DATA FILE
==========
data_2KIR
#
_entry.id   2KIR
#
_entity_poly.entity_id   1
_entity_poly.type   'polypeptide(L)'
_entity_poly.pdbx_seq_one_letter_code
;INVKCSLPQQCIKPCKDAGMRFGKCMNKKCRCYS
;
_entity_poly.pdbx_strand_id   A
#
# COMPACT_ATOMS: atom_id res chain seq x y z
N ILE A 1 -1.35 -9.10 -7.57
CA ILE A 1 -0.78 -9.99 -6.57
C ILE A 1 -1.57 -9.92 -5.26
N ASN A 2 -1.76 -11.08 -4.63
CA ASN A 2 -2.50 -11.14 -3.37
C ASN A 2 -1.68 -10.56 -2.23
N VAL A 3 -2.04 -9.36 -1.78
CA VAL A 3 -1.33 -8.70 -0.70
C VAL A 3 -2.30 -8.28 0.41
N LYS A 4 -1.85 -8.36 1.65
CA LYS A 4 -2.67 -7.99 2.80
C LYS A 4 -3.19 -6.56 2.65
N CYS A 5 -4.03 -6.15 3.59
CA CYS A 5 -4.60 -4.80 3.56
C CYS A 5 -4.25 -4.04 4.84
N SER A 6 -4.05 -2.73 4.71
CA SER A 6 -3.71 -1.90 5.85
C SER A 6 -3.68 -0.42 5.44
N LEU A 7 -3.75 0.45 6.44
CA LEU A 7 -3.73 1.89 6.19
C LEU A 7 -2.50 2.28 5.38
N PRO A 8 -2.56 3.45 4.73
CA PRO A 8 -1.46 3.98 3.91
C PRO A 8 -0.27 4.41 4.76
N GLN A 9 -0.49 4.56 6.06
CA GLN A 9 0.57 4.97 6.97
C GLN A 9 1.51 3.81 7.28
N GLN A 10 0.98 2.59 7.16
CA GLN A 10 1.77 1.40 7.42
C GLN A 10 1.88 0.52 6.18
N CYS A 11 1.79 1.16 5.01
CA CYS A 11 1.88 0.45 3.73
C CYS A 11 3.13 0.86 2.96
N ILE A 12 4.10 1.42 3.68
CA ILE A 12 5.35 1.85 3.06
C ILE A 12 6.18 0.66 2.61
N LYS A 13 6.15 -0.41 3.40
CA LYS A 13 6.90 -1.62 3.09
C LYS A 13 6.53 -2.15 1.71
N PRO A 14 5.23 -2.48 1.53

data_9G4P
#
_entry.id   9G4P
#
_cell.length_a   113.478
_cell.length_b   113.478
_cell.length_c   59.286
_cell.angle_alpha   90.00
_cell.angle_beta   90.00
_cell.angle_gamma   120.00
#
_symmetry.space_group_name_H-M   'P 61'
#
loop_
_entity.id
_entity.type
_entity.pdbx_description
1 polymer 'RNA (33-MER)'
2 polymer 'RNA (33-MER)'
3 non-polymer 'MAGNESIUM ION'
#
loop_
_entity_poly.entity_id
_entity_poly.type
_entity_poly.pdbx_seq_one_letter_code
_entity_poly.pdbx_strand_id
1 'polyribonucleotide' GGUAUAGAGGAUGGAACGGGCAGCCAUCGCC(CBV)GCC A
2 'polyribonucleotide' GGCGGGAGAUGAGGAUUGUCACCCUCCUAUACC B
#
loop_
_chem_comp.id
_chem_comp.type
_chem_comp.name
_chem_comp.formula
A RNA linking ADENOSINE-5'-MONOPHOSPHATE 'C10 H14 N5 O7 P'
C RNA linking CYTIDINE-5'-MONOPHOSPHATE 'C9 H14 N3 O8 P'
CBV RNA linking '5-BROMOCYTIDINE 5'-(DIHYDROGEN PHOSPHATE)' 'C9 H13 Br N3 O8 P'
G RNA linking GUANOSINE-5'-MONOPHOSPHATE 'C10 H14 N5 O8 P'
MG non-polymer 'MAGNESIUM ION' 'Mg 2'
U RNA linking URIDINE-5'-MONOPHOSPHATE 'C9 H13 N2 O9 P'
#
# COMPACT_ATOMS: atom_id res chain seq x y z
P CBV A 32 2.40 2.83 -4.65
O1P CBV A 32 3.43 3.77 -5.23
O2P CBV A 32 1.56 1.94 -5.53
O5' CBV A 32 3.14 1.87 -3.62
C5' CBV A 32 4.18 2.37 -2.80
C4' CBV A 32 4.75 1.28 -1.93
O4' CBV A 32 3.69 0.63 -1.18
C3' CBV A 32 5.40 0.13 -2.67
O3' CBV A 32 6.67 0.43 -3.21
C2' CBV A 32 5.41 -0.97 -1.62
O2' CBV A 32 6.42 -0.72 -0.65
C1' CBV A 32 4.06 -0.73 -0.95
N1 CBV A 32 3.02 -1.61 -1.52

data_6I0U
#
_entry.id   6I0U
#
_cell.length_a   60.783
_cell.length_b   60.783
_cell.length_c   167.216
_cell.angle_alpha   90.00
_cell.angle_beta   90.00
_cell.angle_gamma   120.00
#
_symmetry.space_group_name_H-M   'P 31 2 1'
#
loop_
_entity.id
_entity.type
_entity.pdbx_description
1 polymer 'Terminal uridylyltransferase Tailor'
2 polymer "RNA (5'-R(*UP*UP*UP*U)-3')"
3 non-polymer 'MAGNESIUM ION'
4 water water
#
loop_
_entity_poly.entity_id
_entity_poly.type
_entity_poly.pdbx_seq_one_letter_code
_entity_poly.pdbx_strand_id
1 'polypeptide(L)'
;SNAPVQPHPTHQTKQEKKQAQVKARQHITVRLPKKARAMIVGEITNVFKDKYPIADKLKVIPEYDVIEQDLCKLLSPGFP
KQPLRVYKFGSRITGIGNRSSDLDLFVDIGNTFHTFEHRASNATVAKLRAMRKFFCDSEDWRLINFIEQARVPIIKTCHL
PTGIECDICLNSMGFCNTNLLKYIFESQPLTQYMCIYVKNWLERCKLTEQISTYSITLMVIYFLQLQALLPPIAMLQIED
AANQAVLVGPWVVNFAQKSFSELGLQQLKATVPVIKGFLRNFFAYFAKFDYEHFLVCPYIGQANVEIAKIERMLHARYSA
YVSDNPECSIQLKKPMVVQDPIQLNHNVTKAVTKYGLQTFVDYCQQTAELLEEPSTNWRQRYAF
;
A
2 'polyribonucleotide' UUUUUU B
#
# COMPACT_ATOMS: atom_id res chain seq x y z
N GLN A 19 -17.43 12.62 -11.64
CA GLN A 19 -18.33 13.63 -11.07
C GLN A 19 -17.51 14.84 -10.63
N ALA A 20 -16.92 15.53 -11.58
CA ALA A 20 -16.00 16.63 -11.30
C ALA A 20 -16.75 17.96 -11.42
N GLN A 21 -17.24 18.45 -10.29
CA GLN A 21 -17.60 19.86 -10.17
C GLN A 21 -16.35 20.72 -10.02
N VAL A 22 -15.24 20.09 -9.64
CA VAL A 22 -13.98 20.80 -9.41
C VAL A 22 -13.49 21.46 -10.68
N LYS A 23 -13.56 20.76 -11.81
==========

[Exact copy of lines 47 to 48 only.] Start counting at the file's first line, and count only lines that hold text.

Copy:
CA ILE A 12 5.35 1.85 3.06
C ILE A 12 6.18 0.66 2.61